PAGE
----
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Cedar Park hostage standoff highlights police encounters with mentally ill

A survey showed officers nationwide spent 21% of their time with mentally ill.

AUSTIN, Texas — Joseph Taylor faces multiple felony charges after a more than 16-hour-long standoff that started on Sunday night and ended on Monday morning.

Cedar Park police said three officers were shot after more than 50 bullets went flying. Two of those officers are recovering at home and a third underwent surgery on Monday.

Three family members were also held hostage as negotiators worked to get Taylor to surrender. 

That hostage standoff could have ended much worse than it did. In fact, according to a study, people with untreated mental illness are 16 times more likely to be killed during a police encounter.

Elizabeth Hancq is the director of research at the Treatment Advocacy Center. She said the national nonprofit is dedicated to eliminating barriers to treatment for people with severe mental illness.  

"That tragic incident is all too common among people with severe mental illness and their family members," she said.

Cedar Park police said Taylor suffered from mental illness and that his mother called 911.

Hancq said it's important to note the vast majority of those with mental illness exhibit no signs of violence. But, she said, serious mental illness impacts 8.3 million Americans and about half go untreated at any given time, leading to more interactions with police.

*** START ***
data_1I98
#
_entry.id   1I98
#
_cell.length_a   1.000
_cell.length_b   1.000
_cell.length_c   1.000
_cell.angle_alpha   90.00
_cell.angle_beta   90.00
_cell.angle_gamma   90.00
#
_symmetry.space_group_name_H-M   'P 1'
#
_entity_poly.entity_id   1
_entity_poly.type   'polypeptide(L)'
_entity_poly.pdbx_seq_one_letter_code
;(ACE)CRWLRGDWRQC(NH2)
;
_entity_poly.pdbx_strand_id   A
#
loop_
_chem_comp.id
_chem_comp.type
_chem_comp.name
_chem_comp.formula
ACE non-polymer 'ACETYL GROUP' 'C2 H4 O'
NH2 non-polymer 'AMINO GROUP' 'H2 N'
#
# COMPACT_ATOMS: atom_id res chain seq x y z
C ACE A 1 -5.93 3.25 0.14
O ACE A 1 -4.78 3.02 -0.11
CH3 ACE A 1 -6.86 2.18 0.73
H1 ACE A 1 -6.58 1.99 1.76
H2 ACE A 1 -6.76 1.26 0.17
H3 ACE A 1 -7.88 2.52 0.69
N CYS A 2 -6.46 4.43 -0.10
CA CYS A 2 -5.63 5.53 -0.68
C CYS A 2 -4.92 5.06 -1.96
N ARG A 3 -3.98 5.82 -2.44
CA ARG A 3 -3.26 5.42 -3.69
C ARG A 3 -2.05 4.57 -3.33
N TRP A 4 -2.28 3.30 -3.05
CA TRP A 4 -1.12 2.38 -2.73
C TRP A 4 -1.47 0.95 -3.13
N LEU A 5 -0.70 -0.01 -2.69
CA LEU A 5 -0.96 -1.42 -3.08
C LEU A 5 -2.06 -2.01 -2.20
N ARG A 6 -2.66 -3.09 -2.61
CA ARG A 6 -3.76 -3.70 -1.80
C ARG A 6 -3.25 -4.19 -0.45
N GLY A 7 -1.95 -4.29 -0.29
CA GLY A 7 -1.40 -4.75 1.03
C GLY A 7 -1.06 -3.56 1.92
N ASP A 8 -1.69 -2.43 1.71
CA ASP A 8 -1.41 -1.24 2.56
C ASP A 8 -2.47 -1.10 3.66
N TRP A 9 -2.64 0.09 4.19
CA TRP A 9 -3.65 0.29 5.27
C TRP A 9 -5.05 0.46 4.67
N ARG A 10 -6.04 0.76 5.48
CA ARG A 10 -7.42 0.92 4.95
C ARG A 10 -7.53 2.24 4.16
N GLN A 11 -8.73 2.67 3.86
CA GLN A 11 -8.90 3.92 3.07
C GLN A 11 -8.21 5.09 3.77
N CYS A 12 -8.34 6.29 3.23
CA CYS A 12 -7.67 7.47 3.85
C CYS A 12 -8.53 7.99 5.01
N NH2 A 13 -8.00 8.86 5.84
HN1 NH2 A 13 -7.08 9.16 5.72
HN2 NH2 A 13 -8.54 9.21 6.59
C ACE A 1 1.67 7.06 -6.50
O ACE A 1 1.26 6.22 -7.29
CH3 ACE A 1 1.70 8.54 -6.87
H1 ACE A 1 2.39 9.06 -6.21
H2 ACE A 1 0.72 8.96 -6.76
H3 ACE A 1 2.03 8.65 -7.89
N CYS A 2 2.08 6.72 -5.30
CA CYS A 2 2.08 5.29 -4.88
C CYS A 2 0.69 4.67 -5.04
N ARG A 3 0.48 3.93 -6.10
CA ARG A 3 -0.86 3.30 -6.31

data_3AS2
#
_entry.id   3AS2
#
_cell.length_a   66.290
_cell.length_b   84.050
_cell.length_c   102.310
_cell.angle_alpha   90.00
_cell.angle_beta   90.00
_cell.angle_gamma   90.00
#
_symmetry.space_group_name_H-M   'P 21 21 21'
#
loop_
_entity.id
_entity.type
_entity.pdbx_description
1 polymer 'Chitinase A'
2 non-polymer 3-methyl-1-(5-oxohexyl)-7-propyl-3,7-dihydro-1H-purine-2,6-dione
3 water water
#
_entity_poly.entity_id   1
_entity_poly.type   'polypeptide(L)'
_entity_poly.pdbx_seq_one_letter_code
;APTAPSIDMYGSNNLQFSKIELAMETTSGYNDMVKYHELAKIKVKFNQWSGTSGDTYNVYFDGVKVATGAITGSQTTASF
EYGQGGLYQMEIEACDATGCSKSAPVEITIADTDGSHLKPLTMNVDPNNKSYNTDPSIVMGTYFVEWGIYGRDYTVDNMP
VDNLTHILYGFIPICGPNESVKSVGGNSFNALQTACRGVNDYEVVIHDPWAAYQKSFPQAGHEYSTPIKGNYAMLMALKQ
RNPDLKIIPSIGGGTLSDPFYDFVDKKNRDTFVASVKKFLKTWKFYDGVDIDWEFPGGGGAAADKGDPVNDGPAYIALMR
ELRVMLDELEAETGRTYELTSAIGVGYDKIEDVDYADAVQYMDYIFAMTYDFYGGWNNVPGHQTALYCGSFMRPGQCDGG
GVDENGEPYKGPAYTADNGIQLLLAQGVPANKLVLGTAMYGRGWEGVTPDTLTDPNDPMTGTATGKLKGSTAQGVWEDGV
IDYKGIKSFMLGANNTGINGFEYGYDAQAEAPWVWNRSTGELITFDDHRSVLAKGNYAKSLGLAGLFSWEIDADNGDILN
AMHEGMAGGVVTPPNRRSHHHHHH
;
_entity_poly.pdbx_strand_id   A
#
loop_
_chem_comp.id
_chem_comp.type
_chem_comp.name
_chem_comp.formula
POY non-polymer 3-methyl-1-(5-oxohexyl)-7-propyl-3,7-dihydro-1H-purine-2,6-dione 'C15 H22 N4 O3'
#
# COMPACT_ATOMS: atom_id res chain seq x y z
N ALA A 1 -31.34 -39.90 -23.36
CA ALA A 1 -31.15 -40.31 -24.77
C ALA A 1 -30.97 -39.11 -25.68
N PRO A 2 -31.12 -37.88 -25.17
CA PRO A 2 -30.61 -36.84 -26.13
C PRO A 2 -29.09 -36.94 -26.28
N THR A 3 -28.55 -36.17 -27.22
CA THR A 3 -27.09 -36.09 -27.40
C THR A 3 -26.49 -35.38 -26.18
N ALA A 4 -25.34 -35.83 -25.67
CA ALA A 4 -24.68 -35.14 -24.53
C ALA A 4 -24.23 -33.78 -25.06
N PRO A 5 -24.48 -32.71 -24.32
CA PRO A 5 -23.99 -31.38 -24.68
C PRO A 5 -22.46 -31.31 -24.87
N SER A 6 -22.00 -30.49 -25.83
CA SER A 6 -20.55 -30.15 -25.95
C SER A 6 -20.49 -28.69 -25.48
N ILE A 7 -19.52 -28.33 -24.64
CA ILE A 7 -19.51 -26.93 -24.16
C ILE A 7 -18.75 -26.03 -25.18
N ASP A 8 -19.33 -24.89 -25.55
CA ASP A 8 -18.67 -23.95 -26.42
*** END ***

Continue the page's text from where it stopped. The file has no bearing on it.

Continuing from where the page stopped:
"Law enforcement officers have become de facto mental health providers and really had to step up and be the crisis responders for individuals and mental health crisis. And so, as a result, law enforcement officers have become and had this increased role in providing psychiatric crisis care to individuals in the community that they really are not designed or trained to be filling," she said.

Hancq surveyed law enforcement officers last year and made a discovery.

"I did a research report in 2019 that surveyed all law enforcement departments throughout the country and found that 21% of officers' time and 10% of law enforcement officers' department budgets are spent responding to people with mental illness and transporting them," she said.

Many police departments have crisis intervention teams, where officers have some mental health training.

But Hancq said there needs to be more awareness, funding and a change in public policy to address the mentally ill who are now over-represented in the criminal justice system.

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